I just rattled off a friendly email to a fellow coach, and as I’m a bit of a fusspot about grammar, spelling etc., I naturally proofread it before hitting ‘send’.
Imagine my dismay when I counted – in a very short message – no less than FOUR uses of the word ‘hope’ or another word with a similar vibe. Good grief! Talk about someone keeping their fingers crossed.
It was all quite innocent phrases, like ‘I hope all is good with you’, and ‘hope you’re coming along to such and such’, but when I read it back it all sounded so, well, wishy-washy. Like the future was something that may or may not turn out right, and I just needed to give a Gallic shrug and let nature take its course.
The reason I noticed this tsunami of high hopes is because it’s a verbal tendency that’s been pointed out to me before. That person way back then was absolutely right in what she said: When I (or you!) sprinkle our communication with weak, unassertive words and phrases like ‘hopefully’ and ‘with any luck’, we significantly undermine the strength and credibility of the message we are trying to convey.
Here’s what I mean. Here, genuinely (and yes, I am cringing already), is what I originally wrote to my coaching colleague:
“I have today booked my place on John’s CPD session on 18th November, so hopefully I’ll see you there? As it’s a 10-4 session, I hope to come away feeling really well developed! Until then, I trust all is good with you and yours. I really look forward to catching up again, on the 18th with any luck.”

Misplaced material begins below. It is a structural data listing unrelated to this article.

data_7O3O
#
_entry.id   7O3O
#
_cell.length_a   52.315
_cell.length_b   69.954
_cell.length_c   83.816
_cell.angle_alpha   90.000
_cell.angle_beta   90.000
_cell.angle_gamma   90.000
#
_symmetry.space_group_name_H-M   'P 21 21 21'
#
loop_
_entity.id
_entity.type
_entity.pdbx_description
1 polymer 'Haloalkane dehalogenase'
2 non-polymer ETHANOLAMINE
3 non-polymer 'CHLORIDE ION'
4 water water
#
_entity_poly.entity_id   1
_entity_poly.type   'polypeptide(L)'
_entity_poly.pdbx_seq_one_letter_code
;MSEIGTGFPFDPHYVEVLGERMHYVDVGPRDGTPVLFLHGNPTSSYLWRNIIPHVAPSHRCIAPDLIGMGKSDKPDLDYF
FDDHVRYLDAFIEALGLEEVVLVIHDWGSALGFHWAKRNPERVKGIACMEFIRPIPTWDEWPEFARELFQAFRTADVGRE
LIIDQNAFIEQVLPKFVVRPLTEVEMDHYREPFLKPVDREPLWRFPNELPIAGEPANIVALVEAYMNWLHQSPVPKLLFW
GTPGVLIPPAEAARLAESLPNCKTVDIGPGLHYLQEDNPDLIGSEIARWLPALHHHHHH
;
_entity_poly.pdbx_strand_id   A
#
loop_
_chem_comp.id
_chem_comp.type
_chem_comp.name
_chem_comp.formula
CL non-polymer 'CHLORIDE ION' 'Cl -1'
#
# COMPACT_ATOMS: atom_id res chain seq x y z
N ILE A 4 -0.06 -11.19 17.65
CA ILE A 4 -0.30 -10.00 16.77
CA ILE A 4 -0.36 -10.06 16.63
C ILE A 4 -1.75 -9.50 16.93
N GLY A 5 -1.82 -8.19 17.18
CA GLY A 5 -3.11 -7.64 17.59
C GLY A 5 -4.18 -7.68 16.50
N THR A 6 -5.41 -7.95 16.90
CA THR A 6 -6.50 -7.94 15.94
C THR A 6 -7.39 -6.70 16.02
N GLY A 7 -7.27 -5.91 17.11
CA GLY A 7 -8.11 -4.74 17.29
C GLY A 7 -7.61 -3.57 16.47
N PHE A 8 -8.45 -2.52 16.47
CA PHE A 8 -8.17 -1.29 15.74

Hmm… Compare that with what I changed it to:
“I have today booked my place on John’s CPD session on 18th November. See you there? As it’s a 10-4 session, I intend to come away feeling really well developed! Until then, hello to the family and I’m looking forward to catching up again – on the 18th if you can make it.”
Spot the difference?
If there’s any truth in the concept that we attract what we most wish for (and who wouldn’t want to attract success, fulfilment, a sense of worth, whatever matters to us most?) then surely we should be working for it a little bit harder than just keeping our fingers crossed. Our future – in our business, our career, our personal life, our health – is very much of our own making. All of those positive outcomes are things I must actively cultivate, rather than just ‘hoping’ they will just appear for me as if by magic.